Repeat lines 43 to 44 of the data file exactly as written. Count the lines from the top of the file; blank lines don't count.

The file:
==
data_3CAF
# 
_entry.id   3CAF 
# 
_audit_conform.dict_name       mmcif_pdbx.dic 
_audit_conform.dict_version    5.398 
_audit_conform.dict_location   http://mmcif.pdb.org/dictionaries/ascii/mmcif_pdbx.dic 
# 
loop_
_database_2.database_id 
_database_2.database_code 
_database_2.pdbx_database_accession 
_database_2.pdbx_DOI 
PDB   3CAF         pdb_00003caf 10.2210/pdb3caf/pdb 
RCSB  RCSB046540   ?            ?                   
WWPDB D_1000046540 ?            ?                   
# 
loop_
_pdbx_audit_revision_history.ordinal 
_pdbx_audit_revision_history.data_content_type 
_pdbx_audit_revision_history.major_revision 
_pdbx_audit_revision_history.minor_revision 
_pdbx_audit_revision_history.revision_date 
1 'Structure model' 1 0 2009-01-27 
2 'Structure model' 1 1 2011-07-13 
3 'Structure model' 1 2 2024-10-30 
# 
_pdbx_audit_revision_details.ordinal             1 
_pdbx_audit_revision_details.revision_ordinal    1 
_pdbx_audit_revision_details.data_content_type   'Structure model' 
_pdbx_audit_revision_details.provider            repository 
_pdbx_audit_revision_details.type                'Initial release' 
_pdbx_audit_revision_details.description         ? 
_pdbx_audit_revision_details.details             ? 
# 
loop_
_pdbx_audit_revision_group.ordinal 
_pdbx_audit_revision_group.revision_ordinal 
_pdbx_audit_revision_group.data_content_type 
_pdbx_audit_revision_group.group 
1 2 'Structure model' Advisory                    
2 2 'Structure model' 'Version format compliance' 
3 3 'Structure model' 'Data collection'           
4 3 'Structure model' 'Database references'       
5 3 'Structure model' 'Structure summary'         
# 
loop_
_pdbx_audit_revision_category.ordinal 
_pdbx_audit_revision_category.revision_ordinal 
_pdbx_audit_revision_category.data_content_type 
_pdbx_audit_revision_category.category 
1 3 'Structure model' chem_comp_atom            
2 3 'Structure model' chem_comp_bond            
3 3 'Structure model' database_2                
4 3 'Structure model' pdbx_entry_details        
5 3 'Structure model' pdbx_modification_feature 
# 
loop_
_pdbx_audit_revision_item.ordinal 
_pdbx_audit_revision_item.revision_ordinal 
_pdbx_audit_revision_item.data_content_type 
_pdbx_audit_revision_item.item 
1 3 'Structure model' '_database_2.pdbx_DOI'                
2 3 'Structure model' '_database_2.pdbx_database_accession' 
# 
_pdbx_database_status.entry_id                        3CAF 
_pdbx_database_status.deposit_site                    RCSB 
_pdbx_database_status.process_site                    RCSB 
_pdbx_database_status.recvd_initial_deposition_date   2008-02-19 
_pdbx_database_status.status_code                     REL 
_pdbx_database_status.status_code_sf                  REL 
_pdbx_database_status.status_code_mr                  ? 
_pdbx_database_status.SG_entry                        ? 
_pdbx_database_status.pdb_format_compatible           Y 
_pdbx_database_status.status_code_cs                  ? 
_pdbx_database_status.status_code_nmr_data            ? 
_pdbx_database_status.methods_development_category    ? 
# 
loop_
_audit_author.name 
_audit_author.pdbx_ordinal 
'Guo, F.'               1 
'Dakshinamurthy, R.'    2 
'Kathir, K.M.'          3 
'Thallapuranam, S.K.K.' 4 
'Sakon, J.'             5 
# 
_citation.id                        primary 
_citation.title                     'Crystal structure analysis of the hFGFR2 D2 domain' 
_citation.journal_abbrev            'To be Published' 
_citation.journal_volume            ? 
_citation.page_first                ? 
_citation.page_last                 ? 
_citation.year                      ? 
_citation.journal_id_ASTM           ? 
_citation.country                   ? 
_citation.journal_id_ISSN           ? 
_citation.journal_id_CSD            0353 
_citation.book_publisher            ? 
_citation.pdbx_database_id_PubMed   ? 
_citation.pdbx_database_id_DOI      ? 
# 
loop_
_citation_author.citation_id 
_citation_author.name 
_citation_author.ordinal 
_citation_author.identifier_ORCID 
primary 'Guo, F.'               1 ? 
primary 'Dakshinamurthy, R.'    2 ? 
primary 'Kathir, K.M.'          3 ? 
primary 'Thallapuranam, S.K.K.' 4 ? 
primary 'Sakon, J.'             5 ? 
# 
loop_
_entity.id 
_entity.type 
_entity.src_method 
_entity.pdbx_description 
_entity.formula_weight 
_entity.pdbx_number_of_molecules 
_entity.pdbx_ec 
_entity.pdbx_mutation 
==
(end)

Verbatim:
3 3 'Structure model' 'Data collection'           
4 3 'Structure model' 'Database references'       